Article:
Fitfully, since 2005, it has also become a solid platform for artists from the Middle East. For this edition, the Ford Foundation gave the Istanbul Foundation for Culture and Arts, which organizes the biennial, a grant of $50,000 to support the participation of Arab artists – the argument being that no one else will.

The greatest strength of “Untitled” is that it does not corral the usual suspects, and that applies equally to artists from the region. Mona Hatoum, Akram Zaatari, Wael Shawky, Joana Hadjithomas and Khalil Joreige are there, but so too are Bisan Abu-Eisheh, Marwa Arsanios, Ala Younis, Charbel-Joseph H. Boutros, George Awde, Rula Halawani and Shuruq Harb.

Palestine is as ubiquitous a disembodied presence as Gonzalez-Torres.

With five group shows and more than fifty solo presentations spread across three floors in two old customs warehouses, the biennial is remarkably self-contained. It feels institutional, refined, museum-like and controlled.

Each of the solo artists is installed in his or her own room. Jonathas de Andrade’s “Tropical Hangover,” 101 photographs of Recife in Brazil coupled with 140 pages from a manic found diary that swings from sexual adventure to God and despair, fills a long and spacious hallway, giving the works room to breathe. Thirteen gorgeous photographs by Tina Modotti are pulled together in an intimate chamber. But overall, the layout feels uniform and systematic.

The group shows are also incredibly literal with their themes. Walk into “Untitled (History)” and you find books and timelines and documents redacted to a decorative extreme. Walk into “Untitled (Passport)” and you find luggage, maps, visa application forms and, of course, passports.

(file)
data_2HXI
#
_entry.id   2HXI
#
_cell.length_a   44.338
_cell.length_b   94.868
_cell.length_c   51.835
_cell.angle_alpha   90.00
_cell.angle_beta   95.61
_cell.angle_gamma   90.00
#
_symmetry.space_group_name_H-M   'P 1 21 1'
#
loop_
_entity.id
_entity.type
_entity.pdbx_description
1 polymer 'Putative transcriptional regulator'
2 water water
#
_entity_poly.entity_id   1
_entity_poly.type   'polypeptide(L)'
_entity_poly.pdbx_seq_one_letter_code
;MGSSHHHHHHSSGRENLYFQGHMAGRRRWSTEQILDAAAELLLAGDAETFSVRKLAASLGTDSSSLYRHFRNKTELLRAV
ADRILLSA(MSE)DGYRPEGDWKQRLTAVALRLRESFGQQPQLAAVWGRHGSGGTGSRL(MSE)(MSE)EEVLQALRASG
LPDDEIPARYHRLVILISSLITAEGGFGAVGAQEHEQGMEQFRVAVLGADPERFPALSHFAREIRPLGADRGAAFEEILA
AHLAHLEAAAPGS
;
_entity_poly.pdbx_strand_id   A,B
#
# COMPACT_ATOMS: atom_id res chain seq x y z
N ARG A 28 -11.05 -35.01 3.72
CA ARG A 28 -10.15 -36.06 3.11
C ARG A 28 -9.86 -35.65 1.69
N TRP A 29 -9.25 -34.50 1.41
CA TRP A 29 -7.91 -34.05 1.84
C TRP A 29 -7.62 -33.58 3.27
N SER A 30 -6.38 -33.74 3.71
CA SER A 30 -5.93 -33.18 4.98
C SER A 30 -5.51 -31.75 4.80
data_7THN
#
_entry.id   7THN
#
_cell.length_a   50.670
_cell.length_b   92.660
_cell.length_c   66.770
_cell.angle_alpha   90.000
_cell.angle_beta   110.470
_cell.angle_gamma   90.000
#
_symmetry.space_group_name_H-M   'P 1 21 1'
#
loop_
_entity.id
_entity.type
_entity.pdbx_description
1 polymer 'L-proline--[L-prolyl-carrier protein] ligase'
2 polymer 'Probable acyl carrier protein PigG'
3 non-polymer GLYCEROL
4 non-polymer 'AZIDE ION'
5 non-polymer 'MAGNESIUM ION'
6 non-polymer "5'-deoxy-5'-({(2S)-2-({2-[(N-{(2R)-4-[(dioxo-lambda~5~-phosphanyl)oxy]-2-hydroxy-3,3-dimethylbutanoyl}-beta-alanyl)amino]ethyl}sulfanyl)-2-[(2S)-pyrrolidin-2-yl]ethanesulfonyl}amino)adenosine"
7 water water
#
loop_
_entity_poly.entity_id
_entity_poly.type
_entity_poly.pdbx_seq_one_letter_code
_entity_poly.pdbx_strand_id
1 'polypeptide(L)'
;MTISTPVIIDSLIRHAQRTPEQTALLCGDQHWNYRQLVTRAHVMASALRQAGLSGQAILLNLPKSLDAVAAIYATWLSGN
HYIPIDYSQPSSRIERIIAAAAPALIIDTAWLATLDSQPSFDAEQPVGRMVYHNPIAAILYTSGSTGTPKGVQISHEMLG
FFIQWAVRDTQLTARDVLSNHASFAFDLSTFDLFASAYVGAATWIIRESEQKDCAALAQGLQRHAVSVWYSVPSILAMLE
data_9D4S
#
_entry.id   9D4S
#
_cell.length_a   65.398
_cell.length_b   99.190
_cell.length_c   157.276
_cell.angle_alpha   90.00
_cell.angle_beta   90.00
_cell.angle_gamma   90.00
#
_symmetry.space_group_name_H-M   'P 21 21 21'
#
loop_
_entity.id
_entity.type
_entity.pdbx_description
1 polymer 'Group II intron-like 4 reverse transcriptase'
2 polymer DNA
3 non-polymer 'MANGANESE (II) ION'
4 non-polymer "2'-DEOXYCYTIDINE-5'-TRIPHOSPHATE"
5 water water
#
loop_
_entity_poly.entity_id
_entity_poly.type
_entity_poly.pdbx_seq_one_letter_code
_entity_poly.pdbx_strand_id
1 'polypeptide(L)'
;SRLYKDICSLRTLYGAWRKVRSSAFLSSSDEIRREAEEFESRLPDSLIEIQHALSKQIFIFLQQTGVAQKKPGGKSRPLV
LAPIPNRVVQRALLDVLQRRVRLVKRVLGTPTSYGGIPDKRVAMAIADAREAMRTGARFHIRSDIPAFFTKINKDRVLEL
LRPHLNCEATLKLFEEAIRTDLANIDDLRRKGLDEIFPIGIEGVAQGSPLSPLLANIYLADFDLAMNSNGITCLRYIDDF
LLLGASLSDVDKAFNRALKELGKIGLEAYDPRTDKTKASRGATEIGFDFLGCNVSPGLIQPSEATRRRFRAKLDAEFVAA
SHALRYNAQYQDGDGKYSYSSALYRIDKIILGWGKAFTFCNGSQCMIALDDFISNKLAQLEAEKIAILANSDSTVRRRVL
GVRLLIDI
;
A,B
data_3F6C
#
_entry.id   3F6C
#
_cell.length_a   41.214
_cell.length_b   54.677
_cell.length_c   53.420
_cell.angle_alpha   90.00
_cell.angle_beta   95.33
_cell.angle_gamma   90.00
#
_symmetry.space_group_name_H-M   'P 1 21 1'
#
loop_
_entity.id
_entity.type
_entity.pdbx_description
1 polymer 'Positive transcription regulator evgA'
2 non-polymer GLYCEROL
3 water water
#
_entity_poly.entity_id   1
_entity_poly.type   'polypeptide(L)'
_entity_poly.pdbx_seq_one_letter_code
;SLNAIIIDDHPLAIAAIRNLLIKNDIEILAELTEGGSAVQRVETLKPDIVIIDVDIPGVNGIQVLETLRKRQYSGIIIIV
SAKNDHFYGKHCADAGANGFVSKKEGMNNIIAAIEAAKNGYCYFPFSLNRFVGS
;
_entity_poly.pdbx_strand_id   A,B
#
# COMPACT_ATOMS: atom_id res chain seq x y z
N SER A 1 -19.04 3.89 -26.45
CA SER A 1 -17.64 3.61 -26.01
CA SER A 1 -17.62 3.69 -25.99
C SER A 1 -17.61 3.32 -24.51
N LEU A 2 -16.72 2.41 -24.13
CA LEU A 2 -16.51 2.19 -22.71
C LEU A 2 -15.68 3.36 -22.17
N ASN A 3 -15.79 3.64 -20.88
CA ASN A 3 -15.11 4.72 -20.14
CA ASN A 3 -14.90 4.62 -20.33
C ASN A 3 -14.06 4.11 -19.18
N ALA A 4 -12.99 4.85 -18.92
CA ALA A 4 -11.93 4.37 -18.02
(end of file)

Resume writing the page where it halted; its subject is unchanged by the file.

“Untitled (Abstraction)” is lined with modernist grids, whether made out of Mona Hatoum’s hair or cut up stills from the film “Lasting Images” by Hadjithomas and Joreige. The latter is problematic in that “Lasting Images,” as a film, is haunting and visceral. “180 Seconds from Lasting Images” reworks the piece into wall décor.

Not every selection in the exhibition feels equally astute.

Pedrosa and Hoffmann’s structure is certainly crisp and clever but it does not necessarily justify its own existence. It may be a beautifully made exhibition, but does it need to be a biennial? You could move it anywhere in the world, tour it like an enormous museum show, or break it down into a year’s worth of programming.

WHW may have been strident, but they took risks and staked out positions and courted the dangers of being naïve, hopeful, furious, of claiming an urgency for art and failing to meet its challenges, of reviving a tired ideology instead of coming up with something new or unknown.

“Untitled” is, by contrast, smooth, steady and heavily scripted. The show ends with bang in “Untitled (Death by Gun),” but it feels like a one liner.

You’re in a room with Mathew Brady’s photographs of dead bodies in the American Civil War, Weegee’s photographs of dead bodies in New York, Eddie Adams’ sequence of a street assassination in Vietnam.

There are guns and bullets everywhere, along with Mat Collishaw’s knife-wound as vagina-like bullet hole.

Goya’s “The Third of May” is replicated in clay figurines on the floor, a chalked-in toy train track looping figure eights around them.

On a screen in the corner, a little girl walks down a wooded path, playing hide and seek with two little twerps. One of them shoots her in the shoulder and she slumps to the ground. The video loops and you hear the shot over and over. Maybe the first time you wince. After that, nothing. It’s just a cheeky, anodyne detail.

“Untitled (12th Istanbul Biennial)” runs through November 13. For more information, please see

A version of this article appeared in the print edition of The Daily Star on September 21, 2011, on page 16.